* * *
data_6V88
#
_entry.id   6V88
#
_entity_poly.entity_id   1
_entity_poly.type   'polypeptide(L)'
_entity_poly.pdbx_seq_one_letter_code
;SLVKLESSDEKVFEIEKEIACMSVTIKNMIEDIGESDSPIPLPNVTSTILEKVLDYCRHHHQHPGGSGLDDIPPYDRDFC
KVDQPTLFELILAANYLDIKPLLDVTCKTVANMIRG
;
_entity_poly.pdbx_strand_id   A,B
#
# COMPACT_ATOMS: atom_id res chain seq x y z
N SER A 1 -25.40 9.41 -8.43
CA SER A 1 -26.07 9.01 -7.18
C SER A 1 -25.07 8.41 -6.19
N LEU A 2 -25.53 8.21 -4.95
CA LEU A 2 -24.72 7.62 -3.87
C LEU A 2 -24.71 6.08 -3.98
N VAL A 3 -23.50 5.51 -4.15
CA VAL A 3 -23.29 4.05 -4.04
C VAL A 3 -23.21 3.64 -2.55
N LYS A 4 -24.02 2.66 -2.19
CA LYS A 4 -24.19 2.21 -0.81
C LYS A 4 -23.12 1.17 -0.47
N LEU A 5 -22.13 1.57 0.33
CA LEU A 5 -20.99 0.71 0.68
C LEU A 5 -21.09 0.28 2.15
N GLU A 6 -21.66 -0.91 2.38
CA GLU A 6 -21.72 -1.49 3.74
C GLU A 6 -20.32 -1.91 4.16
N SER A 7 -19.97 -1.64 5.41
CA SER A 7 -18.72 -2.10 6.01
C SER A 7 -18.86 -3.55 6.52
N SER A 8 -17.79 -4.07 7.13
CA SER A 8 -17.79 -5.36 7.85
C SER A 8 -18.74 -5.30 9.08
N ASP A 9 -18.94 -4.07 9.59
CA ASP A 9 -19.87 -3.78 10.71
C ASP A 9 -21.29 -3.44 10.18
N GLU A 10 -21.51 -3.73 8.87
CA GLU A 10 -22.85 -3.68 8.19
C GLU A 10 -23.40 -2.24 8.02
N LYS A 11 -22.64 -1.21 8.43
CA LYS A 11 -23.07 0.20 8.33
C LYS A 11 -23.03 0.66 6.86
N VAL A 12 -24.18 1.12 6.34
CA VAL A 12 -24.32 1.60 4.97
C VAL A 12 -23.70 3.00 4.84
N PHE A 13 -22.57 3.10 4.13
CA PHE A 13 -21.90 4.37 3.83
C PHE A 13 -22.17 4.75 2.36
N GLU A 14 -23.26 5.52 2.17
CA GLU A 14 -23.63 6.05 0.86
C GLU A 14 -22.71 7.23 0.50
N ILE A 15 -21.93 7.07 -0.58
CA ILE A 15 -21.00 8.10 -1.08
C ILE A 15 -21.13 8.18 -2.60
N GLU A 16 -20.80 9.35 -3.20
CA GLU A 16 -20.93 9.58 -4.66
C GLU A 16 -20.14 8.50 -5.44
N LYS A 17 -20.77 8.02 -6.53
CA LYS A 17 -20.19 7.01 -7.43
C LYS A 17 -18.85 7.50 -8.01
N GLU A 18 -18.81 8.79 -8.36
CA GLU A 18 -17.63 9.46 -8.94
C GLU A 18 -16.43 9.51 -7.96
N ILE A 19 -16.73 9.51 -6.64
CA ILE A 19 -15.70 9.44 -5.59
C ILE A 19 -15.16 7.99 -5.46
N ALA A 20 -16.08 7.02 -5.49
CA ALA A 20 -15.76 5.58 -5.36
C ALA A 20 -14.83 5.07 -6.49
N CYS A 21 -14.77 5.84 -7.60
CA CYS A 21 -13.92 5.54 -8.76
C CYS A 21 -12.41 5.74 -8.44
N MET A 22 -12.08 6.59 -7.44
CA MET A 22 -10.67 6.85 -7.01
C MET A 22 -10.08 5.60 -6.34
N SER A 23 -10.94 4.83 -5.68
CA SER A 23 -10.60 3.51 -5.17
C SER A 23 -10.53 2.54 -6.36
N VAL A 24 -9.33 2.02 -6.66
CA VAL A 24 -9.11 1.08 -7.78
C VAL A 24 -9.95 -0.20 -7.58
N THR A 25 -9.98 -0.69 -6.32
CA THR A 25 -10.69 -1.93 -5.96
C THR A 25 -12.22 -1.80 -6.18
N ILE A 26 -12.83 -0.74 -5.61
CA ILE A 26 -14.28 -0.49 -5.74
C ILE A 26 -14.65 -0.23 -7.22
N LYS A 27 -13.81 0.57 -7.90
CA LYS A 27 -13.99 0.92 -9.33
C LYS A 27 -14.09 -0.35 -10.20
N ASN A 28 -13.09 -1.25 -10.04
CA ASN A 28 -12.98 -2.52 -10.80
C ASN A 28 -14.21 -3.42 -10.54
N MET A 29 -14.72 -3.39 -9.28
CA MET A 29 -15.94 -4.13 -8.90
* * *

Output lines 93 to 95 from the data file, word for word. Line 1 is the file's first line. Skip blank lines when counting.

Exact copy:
CA LYS A 27 -13.99 0.92 -9.33
C LYS A 27 -14.09 -0.35 -10.20
N ASN A 28 -13.09 -1.25 -10.04